When I am home, I have a wake-up call service. No, it’s not my mother nor is it an alarm clock with an annoying electronic buzzer. Mine is of a fuzzier state.
Rosie, my seven-year-old black lab, comes into my room around 6:30 a.m. every morning, bright-eyed and bushy-tailed. Wet nose nudges and an occasional paw to the face greets me each morning.
During the weekdays, I find this habit adorable. But to be woken up at 6:30 a.m. on a Saturday? Inhumane. Isn’t there a saying about this sort of situation? “Don’t wake a sleeping teenager?” Or perhaps it’s “don’t wake a sleeping dog.” Either way, when the sun rises Rosie will prod open my bedroom door and happily push her face in my mine.
Dogs are easily one of the most popular pets on the planet.
According to the Humane Society of the United States, here are 83.3 million dogs which have a place to call home. And for most dog owners, Fido isn’t simply a fluffy friend, but a member of the family and therefore needs to be spoiled appropriately.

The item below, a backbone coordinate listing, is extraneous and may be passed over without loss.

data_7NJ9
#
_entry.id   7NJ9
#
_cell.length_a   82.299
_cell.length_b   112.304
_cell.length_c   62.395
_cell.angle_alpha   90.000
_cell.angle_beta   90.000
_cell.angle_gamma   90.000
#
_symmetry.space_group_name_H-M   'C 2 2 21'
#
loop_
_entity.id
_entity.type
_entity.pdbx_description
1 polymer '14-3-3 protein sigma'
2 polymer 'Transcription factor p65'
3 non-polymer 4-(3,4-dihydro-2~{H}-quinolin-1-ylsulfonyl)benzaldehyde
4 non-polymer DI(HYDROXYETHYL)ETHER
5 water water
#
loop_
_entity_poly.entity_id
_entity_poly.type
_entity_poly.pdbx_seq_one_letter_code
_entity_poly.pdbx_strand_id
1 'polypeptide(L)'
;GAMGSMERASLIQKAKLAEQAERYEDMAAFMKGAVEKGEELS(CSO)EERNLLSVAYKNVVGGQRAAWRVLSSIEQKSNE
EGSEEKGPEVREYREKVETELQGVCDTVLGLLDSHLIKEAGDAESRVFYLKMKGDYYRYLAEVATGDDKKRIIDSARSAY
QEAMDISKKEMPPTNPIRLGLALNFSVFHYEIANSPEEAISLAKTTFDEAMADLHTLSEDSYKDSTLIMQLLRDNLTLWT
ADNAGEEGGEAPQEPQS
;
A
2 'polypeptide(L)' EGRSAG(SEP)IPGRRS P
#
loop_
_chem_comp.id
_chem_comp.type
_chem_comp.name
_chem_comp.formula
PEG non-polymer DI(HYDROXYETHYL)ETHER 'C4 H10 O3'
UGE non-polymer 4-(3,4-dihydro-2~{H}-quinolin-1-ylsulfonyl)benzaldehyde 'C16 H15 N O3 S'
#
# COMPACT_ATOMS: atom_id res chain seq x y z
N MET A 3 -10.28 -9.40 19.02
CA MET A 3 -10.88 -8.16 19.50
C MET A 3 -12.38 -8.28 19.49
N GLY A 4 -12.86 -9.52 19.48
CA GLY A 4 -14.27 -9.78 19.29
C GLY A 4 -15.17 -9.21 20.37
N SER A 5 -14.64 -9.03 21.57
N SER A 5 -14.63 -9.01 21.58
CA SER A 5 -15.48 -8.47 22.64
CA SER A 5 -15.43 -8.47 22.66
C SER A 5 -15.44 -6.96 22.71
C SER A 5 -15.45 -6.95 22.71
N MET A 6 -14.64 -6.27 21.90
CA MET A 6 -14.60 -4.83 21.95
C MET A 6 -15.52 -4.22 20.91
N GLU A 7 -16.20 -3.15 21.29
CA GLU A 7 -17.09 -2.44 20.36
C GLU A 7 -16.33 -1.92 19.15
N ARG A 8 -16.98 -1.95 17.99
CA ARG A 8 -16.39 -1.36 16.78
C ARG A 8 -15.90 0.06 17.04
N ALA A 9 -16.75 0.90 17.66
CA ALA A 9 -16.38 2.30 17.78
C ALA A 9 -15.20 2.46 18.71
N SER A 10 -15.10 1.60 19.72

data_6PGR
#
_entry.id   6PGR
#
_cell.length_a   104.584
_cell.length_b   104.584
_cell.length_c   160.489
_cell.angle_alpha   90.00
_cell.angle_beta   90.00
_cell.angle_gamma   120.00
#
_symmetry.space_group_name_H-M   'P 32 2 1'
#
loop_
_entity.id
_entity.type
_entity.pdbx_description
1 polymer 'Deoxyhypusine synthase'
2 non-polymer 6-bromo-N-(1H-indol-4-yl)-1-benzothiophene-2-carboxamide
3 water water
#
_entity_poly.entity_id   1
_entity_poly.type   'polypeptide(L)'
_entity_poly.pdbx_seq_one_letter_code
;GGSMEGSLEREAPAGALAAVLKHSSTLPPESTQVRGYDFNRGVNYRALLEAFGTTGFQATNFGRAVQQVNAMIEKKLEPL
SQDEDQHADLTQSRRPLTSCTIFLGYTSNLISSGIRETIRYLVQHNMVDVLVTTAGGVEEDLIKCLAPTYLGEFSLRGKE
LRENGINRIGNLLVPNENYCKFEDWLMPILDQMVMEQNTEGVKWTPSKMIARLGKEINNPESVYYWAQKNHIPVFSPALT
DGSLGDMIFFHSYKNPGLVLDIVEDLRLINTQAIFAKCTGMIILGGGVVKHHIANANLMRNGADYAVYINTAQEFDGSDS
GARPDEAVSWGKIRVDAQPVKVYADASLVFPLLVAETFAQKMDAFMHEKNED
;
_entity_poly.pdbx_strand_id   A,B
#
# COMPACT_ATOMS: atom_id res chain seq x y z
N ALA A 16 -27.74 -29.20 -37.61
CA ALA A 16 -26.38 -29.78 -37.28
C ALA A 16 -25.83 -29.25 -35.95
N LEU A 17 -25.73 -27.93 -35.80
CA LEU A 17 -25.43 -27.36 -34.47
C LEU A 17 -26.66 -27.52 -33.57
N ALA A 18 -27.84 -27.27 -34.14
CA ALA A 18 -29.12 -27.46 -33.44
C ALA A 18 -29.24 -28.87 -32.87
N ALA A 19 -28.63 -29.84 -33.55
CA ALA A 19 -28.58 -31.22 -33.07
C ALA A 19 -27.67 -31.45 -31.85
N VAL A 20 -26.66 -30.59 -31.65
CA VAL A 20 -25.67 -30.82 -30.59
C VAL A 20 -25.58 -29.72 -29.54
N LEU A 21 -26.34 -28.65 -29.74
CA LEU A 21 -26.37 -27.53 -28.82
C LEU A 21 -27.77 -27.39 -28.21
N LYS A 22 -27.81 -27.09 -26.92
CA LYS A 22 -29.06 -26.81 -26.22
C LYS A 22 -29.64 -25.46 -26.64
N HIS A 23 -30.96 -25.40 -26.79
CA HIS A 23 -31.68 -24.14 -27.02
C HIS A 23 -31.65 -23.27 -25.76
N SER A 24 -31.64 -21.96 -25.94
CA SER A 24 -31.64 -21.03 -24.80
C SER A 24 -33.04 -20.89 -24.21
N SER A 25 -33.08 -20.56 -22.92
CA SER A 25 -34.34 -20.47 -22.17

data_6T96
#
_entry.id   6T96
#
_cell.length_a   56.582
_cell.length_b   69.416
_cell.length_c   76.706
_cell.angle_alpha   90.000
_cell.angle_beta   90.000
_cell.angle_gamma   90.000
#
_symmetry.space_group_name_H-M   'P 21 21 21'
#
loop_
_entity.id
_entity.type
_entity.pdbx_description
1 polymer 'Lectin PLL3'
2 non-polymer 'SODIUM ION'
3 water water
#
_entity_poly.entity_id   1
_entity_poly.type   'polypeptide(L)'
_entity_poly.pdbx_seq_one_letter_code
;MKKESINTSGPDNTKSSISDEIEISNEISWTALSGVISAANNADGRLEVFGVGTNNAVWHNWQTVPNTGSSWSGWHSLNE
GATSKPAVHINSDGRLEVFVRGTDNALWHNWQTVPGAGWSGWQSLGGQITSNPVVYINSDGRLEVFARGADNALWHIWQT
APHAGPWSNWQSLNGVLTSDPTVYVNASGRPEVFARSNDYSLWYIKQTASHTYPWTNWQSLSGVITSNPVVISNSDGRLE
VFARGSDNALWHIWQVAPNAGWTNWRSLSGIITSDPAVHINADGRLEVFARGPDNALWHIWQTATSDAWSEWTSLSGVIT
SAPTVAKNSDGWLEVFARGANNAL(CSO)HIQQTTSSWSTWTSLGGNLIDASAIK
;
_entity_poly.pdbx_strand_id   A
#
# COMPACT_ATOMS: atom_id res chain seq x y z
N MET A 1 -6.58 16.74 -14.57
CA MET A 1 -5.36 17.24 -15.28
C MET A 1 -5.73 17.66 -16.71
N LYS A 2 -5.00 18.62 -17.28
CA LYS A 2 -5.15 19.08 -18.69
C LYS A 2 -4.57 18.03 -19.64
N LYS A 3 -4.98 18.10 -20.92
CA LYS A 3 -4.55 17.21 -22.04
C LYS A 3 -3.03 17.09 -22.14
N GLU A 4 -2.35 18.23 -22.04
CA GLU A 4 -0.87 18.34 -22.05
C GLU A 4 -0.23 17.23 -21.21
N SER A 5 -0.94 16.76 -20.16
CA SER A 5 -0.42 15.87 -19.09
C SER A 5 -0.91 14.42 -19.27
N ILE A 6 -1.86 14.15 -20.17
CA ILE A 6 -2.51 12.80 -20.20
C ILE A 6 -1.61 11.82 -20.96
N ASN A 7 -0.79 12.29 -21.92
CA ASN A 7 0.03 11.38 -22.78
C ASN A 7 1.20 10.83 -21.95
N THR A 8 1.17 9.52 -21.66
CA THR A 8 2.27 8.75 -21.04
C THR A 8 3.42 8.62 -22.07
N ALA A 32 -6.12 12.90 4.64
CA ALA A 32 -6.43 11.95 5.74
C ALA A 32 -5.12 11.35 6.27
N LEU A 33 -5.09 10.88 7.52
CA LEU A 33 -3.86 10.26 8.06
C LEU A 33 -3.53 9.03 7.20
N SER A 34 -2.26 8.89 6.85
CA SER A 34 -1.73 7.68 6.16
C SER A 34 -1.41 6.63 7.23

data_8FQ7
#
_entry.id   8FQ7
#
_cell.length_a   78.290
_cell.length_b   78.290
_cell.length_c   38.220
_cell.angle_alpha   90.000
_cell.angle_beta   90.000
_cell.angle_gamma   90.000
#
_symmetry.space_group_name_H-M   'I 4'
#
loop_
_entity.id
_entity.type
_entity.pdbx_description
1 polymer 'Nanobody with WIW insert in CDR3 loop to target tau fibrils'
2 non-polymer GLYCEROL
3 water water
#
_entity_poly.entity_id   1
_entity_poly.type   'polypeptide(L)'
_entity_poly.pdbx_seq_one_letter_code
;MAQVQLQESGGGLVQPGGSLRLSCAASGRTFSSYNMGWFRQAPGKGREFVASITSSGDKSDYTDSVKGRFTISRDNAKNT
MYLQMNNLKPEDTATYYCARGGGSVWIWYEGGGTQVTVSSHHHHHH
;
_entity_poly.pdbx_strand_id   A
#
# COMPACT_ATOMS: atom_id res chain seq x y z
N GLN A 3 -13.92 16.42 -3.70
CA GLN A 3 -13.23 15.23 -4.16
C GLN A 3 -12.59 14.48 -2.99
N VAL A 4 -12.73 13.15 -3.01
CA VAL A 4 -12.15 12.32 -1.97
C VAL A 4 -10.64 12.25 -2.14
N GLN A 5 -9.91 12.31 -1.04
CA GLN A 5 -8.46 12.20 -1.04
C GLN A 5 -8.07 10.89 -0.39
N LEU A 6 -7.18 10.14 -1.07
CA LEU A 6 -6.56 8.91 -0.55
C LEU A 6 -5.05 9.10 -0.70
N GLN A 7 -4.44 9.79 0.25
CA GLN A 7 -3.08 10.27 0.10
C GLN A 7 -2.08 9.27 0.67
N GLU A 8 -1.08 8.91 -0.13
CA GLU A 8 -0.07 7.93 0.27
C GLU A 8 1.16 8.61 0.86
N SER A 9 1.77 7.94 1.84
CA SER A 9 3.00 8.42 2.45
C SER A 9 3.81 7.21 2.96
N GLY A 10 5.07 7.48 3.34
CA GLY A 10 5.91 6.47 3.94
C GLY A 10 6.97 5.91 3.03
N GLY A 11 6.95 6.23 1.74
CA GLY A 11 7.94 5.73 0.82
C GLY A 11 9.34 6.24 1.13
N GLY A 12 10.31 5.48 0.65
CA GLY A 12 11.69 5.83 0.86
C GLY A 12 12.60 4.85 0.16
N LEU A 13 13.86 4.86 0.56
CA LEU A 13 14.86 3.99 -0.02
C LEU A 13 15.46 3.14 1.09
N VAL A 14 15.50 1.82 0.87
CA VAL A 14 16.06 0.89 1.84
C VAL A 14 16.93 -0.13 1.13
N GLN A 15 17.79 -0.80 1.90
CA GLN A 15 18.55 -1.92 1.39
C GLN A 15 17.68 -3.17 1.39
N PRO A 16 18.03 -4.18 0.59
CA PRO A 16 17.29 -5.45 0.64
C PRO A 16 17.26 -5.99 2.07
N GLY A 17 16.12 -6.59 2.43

Americans spend an estimated 50 million dollars on their animal family (cats, dogs, birds, horses, lizards, all included).
I sometime wonder if I could trade spots with those dogs.
My dad gave me an excellent piece of conversational advice when I first went to college.
“Ask people about their dog,” he said. “Everyone always has a dog story.”
To this day, that advice has held true. People love their pets in general.In return, they provide us with an unconditional love and unquestioning loyalty.
If you question this, lock your dog and your significant other in a trunk together and guess which is happier to see you when you let them out.